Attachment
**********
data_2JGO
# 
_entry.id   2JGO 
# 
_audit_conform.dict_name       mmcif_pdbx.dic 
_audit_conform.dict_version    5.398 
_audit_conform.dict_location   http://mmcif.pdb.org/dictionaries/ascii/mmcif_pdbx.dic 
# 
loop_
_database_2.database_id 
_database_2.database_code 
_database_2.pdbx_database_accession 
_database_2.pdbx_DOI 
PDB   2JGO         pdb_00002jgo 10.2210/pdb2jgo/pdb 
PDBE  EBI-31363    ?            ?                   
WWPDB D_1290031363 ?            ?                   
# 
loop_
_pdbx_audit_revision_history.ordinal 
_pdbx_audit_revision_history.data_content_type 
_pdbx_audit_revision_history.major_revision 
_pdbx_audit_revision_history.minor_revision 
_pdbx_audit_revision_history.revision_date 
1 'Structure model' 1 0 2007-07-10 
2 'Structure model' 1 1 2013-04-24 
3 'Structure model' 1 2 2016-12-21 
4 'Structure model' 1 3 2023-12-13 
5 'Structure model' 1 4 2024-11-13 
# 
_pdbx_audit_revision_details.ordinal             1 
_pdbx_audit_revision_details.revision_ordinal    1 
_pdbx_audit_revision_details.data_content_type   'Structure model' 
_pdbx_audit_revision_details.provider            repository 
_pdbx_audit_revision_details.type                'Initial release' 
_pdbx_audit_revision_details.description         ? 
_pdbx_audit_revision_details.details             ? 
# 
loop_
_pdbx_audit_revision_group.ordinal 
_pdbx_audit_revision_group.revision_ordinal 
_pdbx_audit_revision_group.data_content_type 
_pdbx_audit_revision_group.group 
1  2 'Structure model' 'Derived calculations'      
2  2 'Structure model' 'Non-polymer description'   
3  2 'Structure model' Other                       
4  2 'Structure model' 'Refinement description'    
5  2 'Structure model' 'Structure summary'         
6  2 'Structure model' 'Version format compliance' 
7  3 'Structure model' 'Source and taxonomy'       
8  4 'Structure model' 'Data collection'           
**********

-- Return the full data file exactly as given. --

data_2JGO
# 
_entry.id   2JGO 
# 
_audit_conform.dict_name       mmcif_pdbx.dic 
_audit_conform.dict_version    5.398 
_audit_conform.dict_location   http://mmcif.pdb.org/dictionaries/ascii/mmcif_pdbx.dic 
# 
loop_
_database_2.database_id 
_database_2.database_code 
_database_2.pdbx_database_accession 
_database_2.pdbx_DOI 
PDB   2JGO         pdb_00002jgo 10.2210/pdb2jgo/pdb 
PDBE  EBI-31363    ?            ?                   
WWPDB D_1290031363 ?            ?                   
# 
loop_
_pdbx_audit_revision_history.ordinal 
_pdbx_audit_revision_history.data_content_type 
_pdbx_audit_revision_history.major_revision 
_pdbx_audit_revision_history.minor_revision 
_pdbx_audit_revision_history.revision_date 
1 'Structure model' 1 0 2007-07-10 
2 'Structure model' 1 1 2013-04-24 
3 'Structure model' 1 2 2016-12-21 
4 'Structure model' 1 3 2023-12-13 
5 'Structure model' 1 4 2024-11-13 
# 
_pdbx_audit_revision_details.ordinal             1 
_pdbx_audit_revision_details.revision_ordinal    1 
_pdbx_audit_revision_details.data_content_type   'Structure model' 
_pdbx_audit_revision_details.provider            repository 
_pdbx_audit_revision_details.type                'Initial release' 
_pdbx_audit_revision_details.description         ? 
_pdbx_audit_revision_details.details             ? 
# 
loop_
_pdbx_audit_revision_group.ordinal 
_pdbx_audit_revision_group.revision_ordinal 
_pdbx_audit_revision_group.data_content_type 
_pdbx_audit_revision_group.group 
1  2 'Structure model' 'Derived calculations'      
2  2 'Structure model' 'Non-polymer description'   
3  2 'Structure model' Other                       
4  2 'Structure model' 'Refinement description'    
5  2 'Structure model' 'Structure summary'         
6  2 'Structure model' 'Version format compliance' 
7  3 'Structure model' 'Source and taxonomy'       
8  4 'Structure model' 'Data collection'           